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Pond Volume Explained  
An Honest Approach to Filtration  
Alternative Filter Installations  
Basic Filter Types  
Basic Filter Types (pg 2)  
Basic Filter Types (pg 3)  
 

An Honest Approach to Filtration

  You need filtration because...
  The typical garden pond has an unacceptably high concentration of fish (producing ammonia and nitrite) when compared to lakes, rivers and other natural habitats unless a suitable filtration system is installed. Nature achieves a balance by restricting the number of fish in relation to the available surface area. The way to overcome this is with an efficient filtration system. After all, one fish per garden pond would look boring!
   
 
KF12,000 Fibreglass Filter
(click to view)
A garden pond is a closed environment and there is no way for the fish waste to leave the pond. If the waste is not filtered the fish are left to swim in their own sewage. It is not always obvious when a pond has a dangerously high level of toxic waste. It is possible to have what appears to be clear water in your pond but one in which fish will not live. It may be so full of clear toxins that even algae is unable to live in the water. What chance do the fish have?! Bleach is clear and yet you would not expect your fish to live in it! Unless your filter is capable of filtering the entire water contents of your pond approximately every two hours it is unlikely to keep your pond in a healthy condition. When you first stock your pond the level of filtration needed will probably be much less than that required in later years. Fish grow! As they grow they require more food and therefore produce more waste! Unless you plan well ahead your filter may not give adequate performance in the future. If your filtration system has been running for a few years ask yourself.....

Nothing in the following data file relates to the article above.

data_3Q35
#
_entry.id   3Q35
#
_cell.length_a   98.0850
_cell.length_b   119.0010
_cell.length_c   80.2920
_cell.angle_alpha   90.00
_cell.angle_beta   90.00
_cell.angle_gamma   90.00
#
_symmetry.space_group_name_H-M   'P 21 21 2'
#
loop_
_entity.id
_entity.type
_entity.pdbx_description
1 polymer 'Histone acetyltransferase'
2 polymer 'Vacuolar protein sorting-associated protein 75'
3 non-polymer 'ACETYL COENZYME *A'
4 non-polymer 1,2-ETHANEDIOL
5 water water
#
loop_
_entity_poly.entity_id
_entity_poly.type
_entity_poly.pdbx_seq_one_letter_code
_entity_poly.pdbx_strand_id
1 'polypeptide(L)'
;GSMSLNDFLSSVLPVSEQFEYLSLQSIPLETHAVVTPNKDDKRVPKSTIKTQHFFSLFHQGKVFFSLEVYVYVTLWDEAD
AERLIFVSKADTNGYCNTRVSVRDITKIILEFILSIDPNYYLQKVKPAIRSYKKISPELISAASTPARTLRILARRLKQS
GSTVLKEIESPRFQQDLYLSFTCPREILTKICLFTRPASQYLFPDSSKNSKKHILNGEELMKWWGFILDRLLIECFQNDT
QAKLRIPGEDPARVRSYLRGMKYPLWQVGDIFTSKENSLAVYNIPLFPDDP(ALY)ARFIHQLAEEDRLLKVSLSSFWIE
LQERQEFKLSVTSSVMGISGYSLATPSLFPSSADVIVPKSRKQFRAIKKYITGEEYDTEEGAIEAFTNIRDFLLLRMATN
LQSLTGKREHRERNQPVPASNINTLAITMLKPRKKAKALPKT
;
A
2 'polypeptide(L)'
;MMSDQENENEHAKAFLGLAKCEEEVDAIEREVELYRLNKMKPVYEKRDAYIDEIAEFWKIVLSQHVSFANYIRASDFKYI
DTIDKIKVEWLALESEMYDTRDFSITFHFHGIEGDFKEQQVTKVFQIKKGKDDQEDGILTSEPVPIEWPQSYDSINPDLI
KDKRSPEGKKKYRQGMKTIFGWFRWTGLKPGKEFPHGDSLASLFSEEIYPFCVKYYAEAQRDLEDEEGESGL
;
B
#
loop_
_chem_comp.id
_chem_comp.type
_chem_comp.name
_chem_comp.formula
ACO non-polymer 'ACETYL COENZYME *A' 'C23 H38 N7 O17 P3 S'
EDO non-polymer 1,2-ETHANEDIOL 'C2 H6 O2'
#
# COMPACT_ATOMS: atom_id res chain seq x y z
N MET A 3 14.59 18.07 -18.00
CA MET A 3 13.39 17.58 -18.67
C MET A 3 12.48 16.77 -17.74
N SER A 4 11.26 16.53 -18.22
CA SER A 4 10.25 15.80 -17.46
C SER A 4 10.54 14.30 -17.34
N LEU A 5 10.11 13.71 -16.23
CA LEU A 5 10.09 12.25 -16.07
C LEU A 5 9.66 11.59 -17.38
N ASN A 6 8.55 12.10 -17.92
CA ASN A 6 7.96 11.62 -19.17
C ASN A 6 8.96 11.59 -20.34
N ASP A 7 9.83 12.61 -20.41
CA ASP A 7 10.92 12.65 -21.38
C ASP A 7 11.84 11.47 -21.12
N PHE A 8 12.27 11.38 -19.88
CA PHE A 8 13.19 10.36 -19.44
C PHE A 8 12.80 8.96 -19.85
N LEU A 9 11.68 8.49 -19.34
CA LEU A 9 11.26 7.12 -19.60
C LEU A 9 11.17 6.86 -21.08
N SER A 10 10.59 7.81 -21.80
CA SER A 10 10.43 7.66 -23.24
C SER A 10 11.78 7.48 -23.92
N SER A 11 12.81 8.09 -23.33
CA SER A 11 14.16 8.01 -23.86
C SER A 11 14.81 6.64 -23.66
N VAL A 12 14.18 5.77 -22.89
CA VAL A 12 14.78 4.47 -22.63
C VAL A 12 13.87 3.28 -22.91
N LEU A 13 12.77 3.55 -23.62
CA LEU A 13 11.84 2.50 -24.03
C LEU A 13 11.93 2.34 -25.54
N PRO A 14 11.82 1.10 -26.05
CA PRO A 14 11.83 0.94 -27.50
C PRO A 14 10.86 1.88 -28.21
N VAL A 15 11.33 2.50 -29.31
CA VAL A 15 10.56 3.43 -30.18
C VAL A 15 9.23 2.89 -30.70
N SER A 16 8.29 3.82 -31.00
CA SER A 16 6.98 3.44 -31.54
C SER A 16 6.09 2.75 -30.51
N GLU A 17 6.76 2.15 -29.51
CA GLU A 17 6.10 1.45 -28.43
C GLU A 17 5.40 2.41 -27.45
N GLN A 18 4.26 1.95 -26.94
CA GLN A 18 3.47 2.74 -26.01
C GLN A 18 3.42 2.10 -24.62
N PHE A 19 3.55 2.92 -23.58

• How many additional fish have you added to the pond?
  • If they have grown, how much larger have they grown, how much more are they eating and how much additional waste are they producing? This puts additional pressure on your system.
  • If they have not grown, is it because your filtration system is no longer adequate (size DOES matter)?
  • When did you last check the efficiency of your filter?
  • What are your nitrate and ammonia levels?
   
  Most systems can be upgraded. This guide will show you how in an easy to understand manner.
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